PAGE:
Dr. Jack Daniels’ Sample Treadmill Hill Workout

Hills are a great way to improve your speed/running economy. They serve the same purpose as 200m or 400m Reps but with added resistance. One downside of doing hill repeats outside is all the impact/stress from running easy back down the hill. A great way to avoid this and mix up your training is to try it on a treadmill.

Below is a sample treadmill hill repeat workout that Dr. Daniels loves prescribing for his athletes. Pictured above, you can see Ryan Hall in the middle of a similar workout from Jack!

Part 2, Race Kick: Strength Or Speed?

By Malindi Elmore

[Part 1 of “It’s All About The Kick” can be found here.]

Many track runners think they must possess raw speed to win with a kick. This is simply not true. Kicking is often a relative term, and can almost be explained better as who slows down the least. The faster the pace, the more likely this is true. Pedestrian or championship “sit and kick” races are their own category and stranger things have been known to happen, so for the sake of this argument, let’s assume that the majority of the race is at a pace appropriate for the quality of the field assembled. (In Part 3  of this series I’ll discuss “Shifting Gears” for championship race kicks).

Get Your Temperature Adjustment

It’s hot out! As runners we dread the heat and humidity, especially when it hinders our performance. Fortunately, Dr. Jack Daniels’ formulas for temperature adjustment can now be utilized in our VDOT O2 Running Calculator app. No longer should runners be overtraining in the heat or be frustrated by not hitting their goal splits!

Here’s how it works and we’ve embedded the calculator below so you can try it out. [If you’d like to embed the calculator on your site grab the code here]

Science on the Run: Drills, What Are They Good For?

Linking current research to running

By Nikki Reiter

It’s likely you’ve heard that running drills will improve your technique to make you a more efficient runner. Some coaches claim that running drills are effective by way of simulating individual running phases, seeking to correct technique. However, research has shown that the method of performing those classic ‘As, Bs and Cs’ do not mimic the same muscular activation patterns as in running.

Personally, I see a lot of value in performing drills that gets the athlete practicing quick feet, explosiveness and maintaining good posture. They’re also a great way to warm up for a speed workout after a light jog – along with strides they prepare the body for quick movement and increase dynamic range of motion that would not be achievable through static stretching.

It’s All About The Kick

By Malindi Elmore

This is one of my favorite videos of a race I won with a kick – a skill that I practiced through training, visualizing, and race strategy.

Let’s be honest, races are meant for winning! Yes, there are all sorts of other tangible goals a runner can have such as running personal bests, setting records, advancing through rounds, etc, but if you win every race the rest will fall into place. Unfortunately, I think many young runners sell themselves short of winning the race, and try to make their goals too complicated and too reliant on a very specific and narrow time goal.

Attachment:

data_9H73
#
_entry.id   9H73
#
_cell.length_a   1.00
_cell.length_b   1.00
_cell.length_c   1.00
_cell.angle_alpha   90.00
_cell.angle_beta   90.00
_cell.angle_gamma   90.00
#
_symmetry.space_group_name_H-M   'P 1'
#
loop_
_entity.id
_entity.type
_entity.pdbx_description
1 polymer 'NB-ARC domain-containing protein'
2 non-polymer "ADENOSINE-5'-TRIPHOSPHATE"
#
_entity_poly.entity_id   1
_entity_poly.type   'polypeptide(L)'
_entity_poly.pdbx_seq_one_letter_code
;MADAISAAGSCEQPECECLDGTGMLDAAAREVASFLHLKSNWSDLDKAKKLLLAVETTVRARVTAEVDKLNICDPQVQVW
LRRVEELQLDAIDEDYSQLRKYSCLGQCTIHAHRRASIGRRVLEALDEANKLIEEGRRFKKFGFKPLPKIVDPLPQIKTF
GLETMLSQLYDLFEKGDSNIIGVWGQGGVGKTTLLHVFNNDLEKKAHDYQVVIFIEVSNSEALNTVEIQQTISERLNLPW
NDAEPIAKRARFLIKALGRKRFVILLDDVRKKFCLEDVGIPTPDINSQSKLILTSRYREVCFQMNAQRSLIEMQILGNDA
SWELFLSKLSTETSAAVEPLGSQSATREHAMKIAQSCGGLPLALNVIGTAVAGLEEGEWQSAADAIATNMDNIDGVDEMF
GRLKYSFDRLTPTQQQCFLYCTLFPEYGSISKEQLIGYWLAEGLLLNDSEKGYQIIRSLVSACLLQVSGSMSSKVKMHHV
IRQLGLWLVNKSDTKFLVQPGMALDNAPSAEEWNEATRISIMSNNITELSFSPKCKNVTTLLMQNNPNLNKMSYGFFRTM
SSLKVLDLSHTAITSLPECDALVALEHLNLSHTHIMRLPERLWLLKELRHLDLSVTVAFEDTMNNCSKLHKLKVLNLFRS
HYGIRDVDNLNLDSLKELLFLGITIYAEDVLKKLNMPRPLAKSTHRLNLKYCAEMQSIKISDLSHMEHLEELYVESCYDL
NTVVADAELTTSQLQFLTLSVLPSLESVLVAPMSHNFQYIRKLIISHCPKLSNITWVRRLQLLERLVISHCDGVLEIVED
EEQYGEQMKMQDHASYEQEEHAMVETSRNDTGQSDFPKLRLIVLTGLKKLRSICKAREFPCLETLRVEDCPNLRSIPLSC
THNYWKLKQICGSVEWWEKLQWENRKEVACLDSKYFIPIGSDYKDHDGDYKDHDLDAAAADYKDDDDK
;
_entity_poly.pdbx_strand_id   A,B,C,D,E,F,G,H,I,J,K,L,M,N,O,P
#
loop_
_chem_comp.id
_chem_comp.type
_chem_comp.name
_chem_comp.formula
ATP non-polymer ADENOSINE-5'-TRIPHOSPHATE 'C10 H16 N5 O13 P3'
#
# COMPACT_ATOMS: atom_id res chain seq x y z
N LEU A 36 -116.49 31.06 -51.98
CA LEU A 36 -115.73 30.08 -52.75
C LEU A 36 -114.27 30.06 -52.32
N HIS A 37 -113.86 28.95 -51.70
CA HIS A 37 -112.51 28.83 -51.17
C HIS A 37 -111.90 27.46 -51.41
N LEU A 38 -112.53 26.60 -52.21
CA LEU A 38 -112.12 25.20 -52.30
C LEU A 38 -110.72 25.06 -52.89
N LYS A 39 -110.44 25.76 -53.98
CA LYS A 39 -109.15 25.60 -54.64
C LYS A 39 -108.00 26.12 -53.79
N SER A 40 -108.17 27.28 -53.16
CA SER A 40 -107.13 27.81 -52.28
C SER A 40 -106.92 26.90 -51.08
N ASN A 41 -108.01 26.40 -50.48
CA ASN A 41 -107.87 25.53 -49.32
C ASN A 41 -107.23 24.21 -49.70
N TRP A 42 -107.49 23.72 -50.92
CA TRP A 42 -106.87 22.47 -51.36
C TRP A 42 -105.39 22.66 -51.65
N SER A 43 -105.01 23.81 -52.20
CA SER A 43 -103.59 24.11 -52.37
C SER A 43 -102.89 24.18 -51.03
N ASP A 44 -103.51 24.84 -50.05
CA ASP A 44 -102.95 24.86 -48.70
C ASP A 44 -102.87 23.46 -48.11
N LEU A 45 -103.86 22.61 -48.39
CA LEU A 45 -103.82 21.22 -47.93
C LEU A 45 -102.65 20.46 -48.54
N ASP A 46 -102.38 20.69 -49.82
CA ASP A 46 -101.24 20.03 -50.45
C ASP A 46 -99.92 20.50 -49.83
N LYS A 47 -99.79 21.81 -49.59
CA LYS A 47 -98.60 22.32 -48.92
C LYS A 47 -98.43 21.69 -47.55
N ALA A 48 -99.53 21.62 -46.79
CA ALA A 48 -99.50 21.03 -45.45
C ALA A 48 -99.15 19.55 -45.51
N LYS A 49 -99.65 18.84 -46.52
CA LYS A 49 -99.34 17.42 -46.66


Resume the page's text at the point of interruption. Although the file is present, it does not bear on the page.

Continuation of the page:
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What Is The Purpose Of Training At 5k Race Pace?

“I’m not against it, but I have a hard time justifying the physiological benefits of running at 5k or 10k race pace. Now for an excellent runner 5k race pace is right around Interval pace.” – Coach Daniels

For instance, if you’re a 23-minute 5k runner your race pace is 7:24 and your Interval or VO2max training pace is 7:13 per mile. To learn more about how each training pace compares to your 5k and 10k race paces and the physiological purpose of Intervals use the VDOT Calculator.

For more training advice join Dr. Daniels at the next VDOT O2 Coaching Clinic at GU Energy Labs in Berkeley, CA on August 8th.

Science on the Run: Get Up and Glute!

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Linking current research to running

By Nikki Reiter

We all know we could work more on our glutes. But who actually commits to it? While I know its importance, I’ve easily lost motivation in my attempts at prehab for many self-proclaimed ‘good’ reasons – change in schedule, fatigue, sickness, or no longer being injured! A physio-runner-friend of mine even setup a three-week challenge, complete with filmed exercises posted on Facebook to make it convenient for her and her peers to stay on track. I think 90% of us failed to do the exercises every day.

Cross Training: But Does It Really Work For Running?

IMG_0142[Parts one, two and three of Malindi’s four-part series on “How To Become A Faster Runner Through Cross Training” can be found herehere and here.]

By Malindi Elmore

When I was a “pure runner” who supplemented cross training in times of injury or for the purposes of injury prevention, I was very skeptical of the benefits, and rightly so, because I was not doing it properly!

What I have tried to convey in my previous posts is that cross training should be approached as actual training. It should also be structured and goal-oriented, just like your running. Doing an easy 30-minute spin session with your heart rate barely above resting does not qualify as cross training; nor does going at a frantic heart-bursting intensity.

Science on the Run: Pesky Ankle or Knee Issues? Consider Your Midsole.

UntitledLinking current research to running

By Nikki Reiter

With all the different types of running shoes on the market, have you ever stopped to wonder whether a softer or harder shoe truly affects how you run? Do they prevent injuries? I’ve previously discussed the importance of perceived comfort when choosing a shoe. Here I present how the qualities of the shoe midsole can relate to injury potential.